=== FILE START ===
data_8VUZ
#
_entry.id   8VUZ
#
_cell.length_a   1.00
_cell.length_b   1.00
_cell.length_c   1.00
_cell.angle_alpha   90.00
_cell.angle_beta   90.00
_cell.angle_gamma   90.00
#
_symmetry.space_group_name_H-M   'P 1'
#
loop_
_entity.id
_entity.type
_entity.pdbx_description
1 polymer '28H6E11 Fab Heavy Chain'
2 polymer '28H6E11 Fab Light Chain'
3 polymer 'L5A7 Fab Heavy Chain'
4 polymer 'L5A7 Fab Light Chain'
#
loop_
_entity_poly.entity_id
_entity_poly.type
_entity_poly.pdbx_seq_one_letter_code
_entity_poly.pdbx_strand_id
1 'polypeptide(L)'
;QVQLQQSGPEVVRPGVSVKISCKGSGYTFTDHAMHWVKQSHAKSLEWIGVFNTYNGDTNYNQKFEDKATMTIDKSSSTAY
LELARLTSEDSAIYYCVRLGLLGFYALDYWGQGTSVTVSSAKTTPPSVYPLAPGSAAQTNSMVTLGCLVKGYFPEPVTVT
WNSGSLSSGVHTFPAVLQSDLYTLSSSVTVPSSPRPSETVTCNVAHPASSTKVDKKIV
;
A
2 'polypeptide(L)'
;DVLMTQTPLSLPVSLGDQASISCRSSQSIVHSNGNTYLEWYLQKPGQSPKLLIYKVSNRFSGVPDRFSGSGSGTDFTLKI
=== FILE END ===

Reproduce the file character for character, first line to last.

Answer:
data_8VUZ
#
_entry.id   8VUZ
#
_cell.length_a   1.00
_cell.length_b   1.00
_cell.length_c   1.00
_cell.angle_alpha   90.00
_cell.angle_beta   90.00
_cell.angle_gamma   90.00
#
_symmetry.space_group_name_H-M   'P 1'
#
loop_
_entity.id
_entity.type
_entity.pdbx_description
1 polymer '28H6E11 Fab Heavy Chain'
2 polymer '28H6E11 Fab Light Chain'
3 polymer 'L5A7 Fab Heavy Chain'
4 polymer 'L5A7 Fab Light Chain'
#
loop_
_entity_poly.entity_id
_entity_poly.type
_entity_poly.pdbx_seq_one_letter_code
_entity_poly.pdbx_strand_id
1 'polypeptide(L)'
;QVQLQQSGPEVVRPGVSVKISCKGSGYTFTDHAMHWVKQSHAKSLEWIGVFNTYNGDTNYNQKFEDKATMTIDKSSSTAY
LELARLTSEDSAIYYCVRLGLLGFYALDYWGQGTSVTVSSAKTTPPSVYPLAPGSAAQTNSMVTLGCLVKGYFPEPVTVT
WNSGSLSSGVHTFPAVLQSDLYTLSSSVTVPSSPRPSETVTCNVAHPASSTKVDKKIV
;
A
2 'polypeptide(L)'
;DVLMTQTPLSLPVSLGDQASISCRSSQSIVHSNGNTYLEWYLQKPGQSPKLLIYKVSNRFSGVPDRFSGSGSGTDFTLKI